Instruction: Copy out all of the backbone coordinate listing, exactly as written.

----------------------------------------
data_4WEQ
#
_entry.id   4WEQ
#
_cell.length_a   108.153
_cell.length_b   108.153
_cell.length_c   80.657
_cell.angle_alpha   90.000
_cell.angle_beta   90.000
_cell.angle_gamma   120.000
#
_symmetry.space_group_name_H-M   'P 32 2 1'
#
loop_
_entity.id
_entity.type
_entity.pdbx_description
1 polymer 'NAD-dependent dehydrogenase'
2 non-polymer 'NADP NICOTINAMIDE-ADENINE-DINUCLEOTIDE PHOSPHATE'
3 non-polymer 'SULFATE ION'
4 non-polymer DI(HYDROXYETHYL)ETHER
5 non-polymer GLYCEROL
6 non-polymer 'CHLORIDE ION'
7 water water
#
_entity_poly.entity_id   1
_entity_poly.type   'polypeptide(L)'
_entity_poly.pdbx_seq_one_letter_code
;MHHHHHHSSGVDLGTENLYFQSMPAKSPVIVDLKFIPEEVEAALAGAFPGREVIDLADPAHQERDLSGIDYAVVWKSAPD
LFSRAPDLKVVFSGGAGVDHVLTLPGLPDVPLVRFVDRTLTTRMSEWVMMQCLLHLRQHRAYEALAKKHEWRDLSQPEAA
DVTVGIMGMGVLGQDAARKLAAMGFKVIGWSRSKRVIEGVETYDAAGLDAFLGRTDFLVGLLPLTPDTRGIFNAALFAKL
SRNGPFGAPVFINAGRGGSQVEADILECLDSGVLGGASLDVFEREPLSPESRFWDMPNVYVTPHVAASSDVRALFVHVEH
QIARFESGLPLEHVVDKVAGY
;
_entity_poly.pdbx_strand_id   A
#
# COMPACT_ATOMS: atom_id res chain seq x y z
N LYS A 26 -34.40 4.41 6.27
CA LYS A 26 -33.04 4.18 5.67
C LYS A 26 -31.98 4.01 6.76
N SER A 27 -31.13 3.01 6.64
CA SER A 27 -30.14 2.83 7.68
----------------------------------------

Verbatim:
data_4WEQ
#
_entry.id   4WEQ
#
_cell.length_a   108.153
_cell.length_b   108.153
_cell.length_c   80.657
_cell.angle_alpha   90.000
_cell.angle_beta   90.000
_cell.angle_gamma   120.000
#
_symmetry.space_group_name_H-M   'P 32 2 1'
#
loop_
_entity.id
_entity.type
_entity.pdbx_description
1 polymer 'NAD-dependent dehydrogenase'
2 non-polymer 'NADP NICOTINAMIDE-ADENINE-DINUCLEOTIDE PHOSPHATE'
3 non-polymer 'SULFATE ION'
4 non-polymer DI(HYDROXYETHYL)ETHER
5 non-polymer GLYCEROL
6 non-polymer 'CHLORIDE ION'
7 water water
#
_entity_poly.entity_id   1
_entity_poly.type   'polypeptide(L)'
_entity_poly.pdbx_seq_one_letter_code
;MHHHHHHSSGVDLGTENLYFQSMPAKSPVIVDLKFIPEEVEAALAGAFPGREVIDLADPAHQERDLSGIDYAVVWKSAPD
LFSRAPDLKVVFSGGAGVDHVLTLPGLPDVPLVRFVDRTLTTRMSEWVMMQCLLHLRQHRAYEALAKKHEWRDLSQPEAA
DVTVGIMGMGVLGQDAARKLAAMGFKVIGWSRSKRVIEGVETYDAAGLDAFLGRTDFLVGLLPLTPDTRGIFNAALFAKL
SRNGPFGAPVFINAGRGGSQVEADILECLDSGVLGGASLDVFEREPLSPESRFWDMPNVYVTPHVAASSDVRALFVHVEH
QIARFESGLPLEHVVDKVAGY
;
_entity_poly.pdbx_strand_id   A
#
# COMPACT_ATOMS: atom_id res chain seq x y z
N LYS A 26 -34.40 4.41 6.27
CA LYS A 26 -33.04 4.18 5.67
C LYS A 26 -31.98 4.01 6.76
N SER A 27 -31.13 3.01 6.64
CA SER A 27 -30.14 2.83 7.68